Since July 2022, Europe has been going through severe heat waves. In the United Kingdom, temperatures hit over 40 degrees Celsius, leading to at least 1,500 heat-related deaths and becoming the highest recorded in the country’s history. Europe’s efforts in the heat wave crisis are tackling devastating fires and negative impacts on the health, energy and economy sectors. In addition to the war in Ukraine and subsequent global economic crisis, heat waves most affect low-income populations.
Economic Impact of Heat Waves in Europe
Europe’s heat waves are occurring in a tense time: The world is still experiencing the coronavirus’ hit to the economy and the ongoing Russia-Ukraine conflict. Europe saw a devaluation in the euro for the first time in 20 years along with skyrocketing inflation.
In Italy, farmers state that they are seeing the worst drought in 70 years. In Germany, a major transportation river’s water level has dropped so low that slow shipping is stalling the supply chain. In France, a major utility company stated that three power reactors could not run at total capacity due to the high water temperatures of surrounding rivers.
Extreme temperatures are leading to wildfires all over the continent and are becoming expensive. In 2019, the World Wildlife Fund reported that Mediterranean countries spend more than $2 million yearly on fire management, about 80% on suppression and only 20% on prevention. The report also notes that growing wildfires negatively impact workers in forestry and land cultivation, and tourism.
Poverty and Heat Waves in Europe
The heat wave, drought and wildfires in Europe have also severely impacted the economy for daily living. Prices soared for basic commodities like wheat, rice, maize, potatoes and beets, which need much water for production. Allianz, a financial services company, reports that food and drink prices have risen by about 14% in European countries since 2021. Calling it “heatflation,” Allianz estimates Europeans will soon pay about $243 more per grocery trip.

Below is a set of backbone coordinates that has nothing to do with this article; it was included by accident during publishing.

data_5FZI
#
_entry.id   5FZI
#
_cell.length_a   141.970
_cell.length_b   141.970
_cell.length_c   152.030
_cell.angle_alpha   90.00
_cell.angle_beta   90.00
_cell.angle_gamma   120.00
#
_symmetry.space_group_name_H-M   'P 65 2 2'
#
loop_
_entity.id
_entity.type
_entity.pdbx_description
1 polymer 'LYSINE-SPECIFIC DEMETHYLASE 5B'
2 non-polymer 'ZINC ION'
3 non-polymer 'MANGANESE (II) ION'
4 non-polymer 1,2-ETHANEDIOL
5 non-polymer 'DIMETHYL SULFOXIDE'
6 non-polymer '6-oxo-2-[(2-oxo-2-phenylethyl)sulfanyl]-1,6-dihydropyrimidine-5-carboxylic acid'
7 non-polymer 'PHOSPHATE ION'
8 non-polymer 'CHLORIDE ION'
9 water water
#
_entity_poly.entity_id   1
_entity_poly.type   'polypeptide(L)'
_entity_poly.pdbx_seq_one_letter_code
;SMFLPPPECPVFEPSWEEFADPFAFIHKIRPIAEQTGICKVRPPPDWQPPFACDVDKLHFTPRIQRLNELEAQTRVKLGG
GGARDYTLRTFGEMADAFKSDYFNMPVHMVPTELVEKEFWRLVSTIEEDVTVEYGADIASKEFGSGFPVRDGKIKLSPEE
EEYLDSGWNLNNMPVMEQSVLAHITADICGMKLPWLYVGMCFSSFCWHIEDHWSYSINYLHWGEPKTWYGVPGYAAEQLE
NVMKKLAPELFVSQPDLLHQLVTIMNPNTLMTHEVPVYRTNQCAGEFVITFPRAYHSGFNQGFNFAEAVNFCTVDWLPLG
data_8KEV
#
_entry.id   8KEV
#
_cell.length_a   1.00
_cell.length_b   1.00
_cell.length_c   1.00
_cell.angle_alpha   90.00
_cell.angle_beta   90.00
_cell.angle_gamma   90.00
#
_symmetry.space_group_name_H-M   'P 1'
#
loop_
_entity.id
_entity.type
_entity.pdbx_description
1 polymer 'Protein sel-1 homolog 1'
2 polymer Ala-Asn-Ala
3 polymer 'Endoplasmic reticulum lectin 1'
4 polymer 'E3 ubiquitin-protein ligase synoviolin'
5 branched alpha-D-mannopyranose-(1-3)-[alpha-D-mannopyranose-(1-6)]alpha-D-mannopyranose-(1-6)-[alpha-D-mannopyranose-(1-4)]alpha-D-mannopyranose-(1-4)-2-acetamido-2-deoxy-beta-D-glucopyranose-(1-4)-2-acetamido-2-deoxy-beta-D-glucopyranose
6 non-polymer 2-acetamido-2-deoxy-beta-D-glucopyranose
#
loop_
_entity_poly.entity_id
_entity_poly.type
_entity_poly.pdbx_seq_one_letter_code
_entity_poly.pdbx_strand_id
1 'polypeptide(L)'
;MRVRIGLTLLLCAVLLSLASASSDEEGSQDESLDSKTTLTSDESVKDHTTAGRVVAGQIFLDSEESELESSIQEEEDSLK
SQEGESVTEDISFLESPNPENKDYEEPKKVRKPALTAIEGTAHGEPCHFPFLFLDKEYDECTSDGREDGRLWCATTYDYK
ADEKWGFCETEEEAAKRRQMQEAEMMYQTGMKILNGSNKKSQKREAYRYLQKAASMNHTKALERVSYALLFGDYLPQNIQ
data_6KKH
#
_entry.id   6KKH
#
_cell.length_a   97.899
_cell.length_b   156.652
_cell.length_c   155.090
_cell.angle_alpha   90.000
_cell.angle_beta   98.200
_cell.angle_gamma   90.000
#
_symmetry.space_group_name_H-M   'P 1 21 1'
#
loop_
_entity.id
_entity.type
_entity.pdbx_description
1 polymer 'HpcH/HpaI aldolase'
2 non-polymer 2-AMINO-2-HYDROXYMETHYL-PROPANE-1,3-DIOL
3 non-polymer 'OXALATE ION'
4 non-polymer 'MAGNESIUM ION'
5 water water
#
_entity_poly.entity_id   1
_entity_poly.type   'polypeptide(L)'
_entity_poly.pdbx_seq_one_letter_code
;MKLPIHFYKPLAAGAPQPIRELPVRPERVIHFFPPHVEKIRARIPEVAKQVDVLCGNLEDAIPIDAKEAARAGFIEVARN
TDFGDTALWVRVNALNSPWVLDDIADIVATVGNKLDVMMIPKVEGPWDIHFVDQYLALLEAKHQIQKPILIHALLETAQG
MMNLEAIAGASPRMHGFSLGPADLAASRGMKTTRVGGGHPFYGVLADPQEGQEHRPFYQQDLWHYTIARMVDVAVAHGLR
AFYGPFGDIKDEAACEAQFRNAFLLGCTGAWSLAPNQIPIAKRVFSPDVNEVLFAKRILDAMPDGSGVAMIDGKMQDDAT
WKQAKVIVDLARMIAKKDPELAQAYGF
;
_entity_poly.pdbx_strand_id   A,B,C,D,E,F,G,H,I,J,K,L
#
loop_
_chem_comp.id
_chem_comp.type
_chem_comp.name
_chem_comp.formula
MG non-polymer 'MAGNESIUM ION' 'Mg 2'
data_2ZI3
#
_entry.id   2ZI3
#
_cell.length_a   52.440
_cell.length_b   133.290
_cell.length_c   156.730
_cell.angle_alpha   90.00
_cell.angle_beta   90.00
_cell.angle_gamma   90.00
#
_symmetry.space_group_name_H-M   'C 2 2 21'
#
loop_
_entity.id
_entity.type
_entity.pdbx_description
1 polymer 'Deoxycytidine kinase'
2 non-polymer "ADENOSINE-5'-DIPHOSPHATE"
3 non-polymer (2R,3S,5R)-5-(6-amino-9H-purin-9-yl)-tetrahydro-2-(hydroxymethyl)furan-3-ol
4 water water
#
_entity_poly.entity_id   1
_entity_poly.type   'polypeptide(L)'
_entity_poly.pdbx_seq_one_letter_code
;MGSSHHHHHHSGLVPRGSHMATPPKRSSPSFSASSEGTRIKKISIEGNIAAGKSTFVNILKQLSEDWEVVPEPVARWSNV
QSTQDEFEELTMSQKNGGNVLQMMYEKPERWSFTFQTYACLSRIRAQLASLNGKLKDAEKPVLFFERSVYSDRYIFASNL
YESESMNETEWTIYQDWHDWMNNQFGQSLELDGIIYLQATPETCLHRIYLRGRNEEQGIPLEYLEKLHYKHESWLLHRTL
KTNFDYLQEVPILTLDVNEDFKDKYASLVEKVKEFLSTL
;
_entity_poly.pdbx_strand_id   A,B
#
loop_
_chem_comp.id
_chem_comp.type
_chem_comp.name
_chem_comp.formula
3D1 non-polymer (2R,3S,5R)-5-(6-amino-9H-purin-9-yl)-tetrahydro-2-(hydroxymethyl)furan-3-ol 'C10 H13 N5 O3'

Heat waves are exacerbating energy poverty. Skyrocketing costs in energy products and bills most affect low-income households. They often contend with poorly insulated homes, unshaded neighborhoods and a lack of air conditioning access. Consequently, heat waves negatively impact their health.
Europe’s Efforts on Heat Wave Crisis
To combat the heat wave, European countries undertook various actions. In southern France, firefighters are evacuating residents from critical areas and creating fire buffer zones by preemptively burning terrain and cutting down trees.
Portugal asked for European Union assistance, calling on the EU Civil Protection Mechanism, which delivered emergency help for its wildfires. Other nations are working on financial relief plans to help people with rising inflation. In France, the parliament approved a $20 billion relief package, and nongovernment organizations are aiding vulnerable people who lack access to heat-relief facilities.
Despite the scorching temperatures and related deaths, Europe continues these efforts on the heat wave crisis at local and international levels.
– Youssef Yazbek